Groove is in the heart (and all over the charts). So you think you can dance? Then you’re in luck. Nearly every song in the Top 20 of the Hot 100 works just as well under the strobe lights as on the radio. The aformentioned LMFAO has a huge international hit with “Party Rock Anthem,” a track whose video features shuffling, a dance that originated in, of all places, Melbourne, Australia. Meanwhile, after escorting Jennifer Lopez into the Top 10 with “On the Floor,” rapper Pitbull, still on the floor, has gone even higher with “Give Me Everything.” This time his dance partners are Afrojack, Nayer and Ne-Yo, an artist previously best known for silky soul singing, but if you can’t beat ‘em, get down with ‘em.
Teenage dreams are still coming true. Last year when “California Gurls” was topping the charts, who would have guessed that Perry still would be putting out the hits from Teenage Dream one year later? As party rock anthems go, “Last Friday Night (T.G.I.F.)” is my pick for the summer of 2011, but musical hangovers can be just as brutal as alcohol-related ones. Will we remember “Last Friday Night” in the morning? Definitely. But come autumn, “Last Friday Night” already might be a distant non-memory, Perry will be on to the sixth hit single from Teenage Dream (Peacock?), and we’ll probably all still be “Rolling in the Deep.”
Colt Ford is living proof that good things happen in threes.
No sooner was he grabbing kudos for his nomination on the April 3rd broadcast of the Academy of Country Music Awards show in Las Vegas, than he was lauded for co-writing Jason Aldean‘s red-hot hit “Dirt Road Anthem.” On May 3rd, Ford released a new album Every Chance I Get, that gives him plenty of chances to show off his musical range and build his ever-increasing fan base.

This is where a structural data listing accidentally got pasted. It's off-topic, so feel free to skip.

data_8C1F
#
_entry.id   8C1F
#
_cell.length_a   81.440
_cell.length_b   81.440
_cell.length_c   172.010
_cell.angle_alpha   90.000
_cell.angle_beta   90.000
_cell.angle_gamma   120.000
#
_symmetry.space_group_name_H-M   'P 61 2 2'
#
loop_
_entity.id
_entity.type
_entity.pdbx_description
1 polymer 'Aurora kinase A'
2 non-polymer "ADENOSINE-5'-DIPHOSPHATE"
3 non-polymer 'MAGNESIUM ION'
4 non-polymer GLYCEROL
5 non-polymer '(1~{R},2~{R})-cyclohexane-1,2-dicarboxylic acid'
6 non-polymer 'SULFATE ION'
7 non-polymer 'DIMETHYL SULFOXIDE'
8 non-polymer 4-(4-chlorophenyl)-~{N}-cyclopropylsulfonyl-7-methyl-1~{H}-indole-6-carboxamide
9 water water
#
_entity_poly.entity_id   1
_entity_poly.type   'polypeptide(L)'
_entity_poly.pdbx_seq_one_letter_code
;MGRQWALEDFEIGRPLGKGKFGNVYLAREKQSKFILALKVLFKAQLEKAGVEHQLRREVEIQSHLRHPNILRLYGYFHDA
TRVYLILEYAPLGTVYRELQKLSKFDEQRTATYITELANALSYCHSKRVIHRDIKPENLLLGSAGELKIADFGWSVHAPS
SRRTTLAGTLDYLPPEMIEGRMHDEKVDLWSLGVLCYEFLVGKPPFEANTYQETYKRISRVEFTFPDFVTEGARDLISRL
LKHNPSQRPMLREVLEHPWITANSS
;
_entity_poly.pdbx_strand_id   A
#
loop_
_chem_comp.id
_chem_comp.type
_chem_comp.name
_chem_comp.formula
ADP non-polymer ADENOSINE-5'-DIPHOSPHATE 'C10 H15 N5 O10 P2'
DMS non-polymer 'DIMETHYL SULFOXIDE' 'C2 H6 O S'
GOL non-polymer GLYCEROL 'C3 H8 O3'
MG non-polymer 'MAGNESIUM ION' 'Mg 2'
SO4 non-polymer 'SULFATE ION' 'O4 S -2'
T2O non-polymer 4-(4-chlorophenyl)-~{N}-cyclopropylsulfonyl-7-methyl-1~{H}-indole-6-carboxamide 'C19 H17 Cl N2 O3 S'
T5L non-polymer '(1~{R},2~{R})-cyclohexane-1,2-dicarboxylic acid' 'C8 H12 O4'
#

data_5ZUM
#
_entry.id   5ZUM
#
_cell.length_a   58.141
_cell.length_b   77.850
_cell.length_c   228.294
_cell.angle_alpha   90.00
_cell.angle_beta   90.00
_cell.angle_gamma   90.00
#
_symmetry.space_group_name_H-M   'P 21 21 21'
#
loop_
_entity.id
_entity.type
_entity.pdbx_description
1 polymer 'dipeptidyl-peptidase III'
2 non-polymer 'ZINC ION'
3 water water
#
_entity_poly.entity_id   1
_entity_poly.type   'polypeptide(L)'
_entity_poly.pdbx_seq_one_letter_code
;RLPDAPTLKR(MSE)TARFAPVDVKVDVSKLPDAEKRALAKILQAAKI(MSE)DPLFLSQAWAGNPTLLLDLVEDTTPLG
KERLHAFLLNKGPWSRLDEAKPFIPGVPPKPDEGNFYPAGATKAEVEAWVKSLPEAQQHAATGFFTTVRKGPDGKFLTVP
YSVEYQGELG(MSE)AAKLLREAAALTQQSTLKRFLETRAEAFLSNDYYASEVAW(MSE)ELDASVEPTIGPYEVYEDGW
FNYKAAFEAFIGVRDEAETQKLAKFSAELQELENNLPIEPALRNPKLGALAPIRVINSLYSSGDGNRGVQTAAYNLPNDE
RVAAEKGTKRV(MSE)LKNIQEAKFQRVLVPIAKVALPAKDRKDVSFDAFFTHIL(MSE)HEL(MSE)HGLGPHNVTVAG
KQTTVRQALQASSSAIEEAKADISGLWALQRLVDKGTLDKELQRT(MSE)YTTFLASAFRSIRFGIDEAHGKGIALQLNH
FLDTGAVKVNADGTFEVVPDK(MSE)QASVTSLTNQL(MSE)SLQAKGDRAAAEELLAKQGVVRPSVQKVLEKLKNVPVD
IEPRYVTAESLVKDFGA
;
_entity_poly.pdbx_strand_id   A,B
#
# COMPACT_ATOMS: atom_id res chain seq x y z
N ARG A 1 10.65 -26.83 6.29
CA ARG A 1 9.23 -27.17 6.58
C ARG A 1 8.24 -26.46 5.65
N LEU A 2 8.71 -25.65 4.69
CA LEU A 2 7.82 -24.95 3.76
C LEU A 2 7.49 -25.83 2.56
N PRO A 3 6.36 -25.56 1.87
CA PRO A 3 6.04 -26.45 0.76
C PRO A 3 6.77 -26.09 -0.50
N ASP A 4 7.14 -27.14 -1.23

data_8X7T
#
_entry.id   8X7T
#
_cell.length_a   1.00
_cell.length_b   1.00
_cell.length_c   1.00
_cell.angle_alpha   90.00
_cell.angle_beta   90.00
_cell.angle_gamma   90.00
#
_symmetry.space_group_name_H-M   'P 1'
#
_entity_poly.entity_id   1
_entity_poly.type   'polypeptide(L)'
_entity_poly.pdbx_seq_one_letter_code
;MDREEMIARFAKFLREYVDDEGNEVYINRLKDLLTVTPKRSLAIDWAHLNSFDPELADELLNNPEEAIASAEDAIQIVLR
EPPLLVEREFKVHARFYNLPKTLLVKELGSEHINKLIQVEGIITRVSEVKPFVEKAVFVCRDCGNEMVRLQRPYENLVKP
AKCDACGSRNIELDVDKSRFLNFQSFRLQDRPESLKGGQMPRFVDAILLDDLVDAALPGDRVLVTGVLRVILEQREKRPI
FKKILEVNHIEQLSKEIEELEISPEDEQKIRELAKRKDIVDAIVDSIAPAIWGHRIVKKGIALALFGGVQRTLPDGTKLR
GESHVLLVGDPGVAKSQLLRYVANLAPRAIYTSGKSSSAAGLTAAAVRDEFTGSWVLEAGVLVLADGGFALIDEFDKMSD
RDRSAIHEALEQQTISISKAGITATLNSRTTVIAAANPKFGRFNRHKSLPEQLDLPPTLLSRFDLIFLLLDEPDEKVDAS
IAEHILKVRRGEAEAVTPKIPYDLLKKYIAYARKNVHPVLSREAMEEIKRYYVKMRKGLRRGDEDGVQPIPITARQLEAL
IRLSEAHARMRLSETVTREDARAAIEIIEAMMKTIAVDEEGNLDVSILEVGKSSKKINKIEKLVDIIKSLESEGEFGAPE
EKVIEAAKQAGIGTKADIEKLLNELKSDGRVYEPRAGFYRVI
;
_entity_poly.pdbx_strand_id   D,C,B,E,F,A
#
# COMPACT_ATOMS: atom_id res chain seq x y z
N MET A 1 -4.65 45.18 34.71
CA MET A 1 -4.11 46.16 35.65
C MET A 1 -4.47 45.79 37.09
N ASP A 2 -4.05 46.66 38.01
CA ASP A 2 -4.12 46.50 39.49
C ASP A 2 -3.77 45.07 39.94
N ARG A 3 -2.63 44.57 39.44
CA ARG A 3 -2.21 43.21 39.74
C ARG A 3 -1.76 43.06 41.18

“I had this guy in $300 jeans telling me I’m not country,” said ACM nominee Ford with a laugh. “I said ‘Really?’ I guess you think of country a bit different than I do.’”
Those that think Ford’s “country rap” style isn’t genuine should talk to Hank Williams Jr., who invited Ford on his Rowdy Friends Tour along with Charlie Daniels, Tim McGraw, Jason Aldean, Eric Church and the many other artists who work with Ford when they get the chance.
Take Aldean, a good friend of Ford’s. Although Colt had recorded “Dirt Road Anthem,” he was enthused when Aldean followed suit, putting his own spin on the song.
“Jason is one of those guys who can relate to the song. He’s authentic and he made the song sound just like him…That’s just great,” said Ford, noting that he and Aldean both grew up as small town country boys. “He’s one of my close friends. Of course when we talk, we don’t talk [business]. We talk football, fishing, trucks, all those things we both like.”
One of those things, though, may well be country music legend George Jones, who gets a special call out in “Dirt Road Anthem.” “When you think about driving down the road swerving and smoking, you just think of George Jones,” said Ford likely speaking for most country music fans. “It just made sense.”
It also made sense for Ford—who loves the variety of sounds in country music—to invite his friends to join him on the latest record. He spent plenty of time writing songs that would match up well with his guests.
Consider the song “Twisted,” which is all about a small town boy struggling with mixed emotions as he plans to go to a big city university and try to be a football star. So many of the references about sweet tea and other points of small town life would be lost to many, but for guest artist, small town guy and football fan Tim McGraw, they arguably resonated.
“That’s probably one of my favorite songs I’ve ever written,” said Ford. “I want to tell kids that it’s cool to be a country kid. You can be cool and sure of yourself without your pants hanging down. I think that’s why a lot of parents can relate to it.
“The thing is, I believe in God, family, friends and hard work. I can’t not be who I am.”
Country fans are glad of that!
Check out the track listing and featured guests on Ford’s new album:
1. “Country Thang” featuring Eric Church
2. “Work It Out” featuring Luke Bryan
3. “Waste Some Time” featuring Nappy Roots and Nic Cowan
4.”‘Do It With My Eyes Closed” featuring Josh Thompson
5. “This Is Our Song” featuring Danny Boone of Rehab
6. “Titty’s Beer” featuring Trent Tomlinson
7. “She Wants to Ride in Trucks” featuring Craig Morgan
8. “Pipe the Sunshine In” featuring Tyler Farr
9. “Every Chance I Get”
10. “What I Call Home” featuring JB & The Moonshine Band
11. “Overworked & Underpaid” featuring Charlie Daniels
12. “Skirts & Boots” featuring Frankie Ballard
13. “Twisted” featuring Tim McGraw
Find out more about Colt Ford’s new record, tour and other news on his Web site.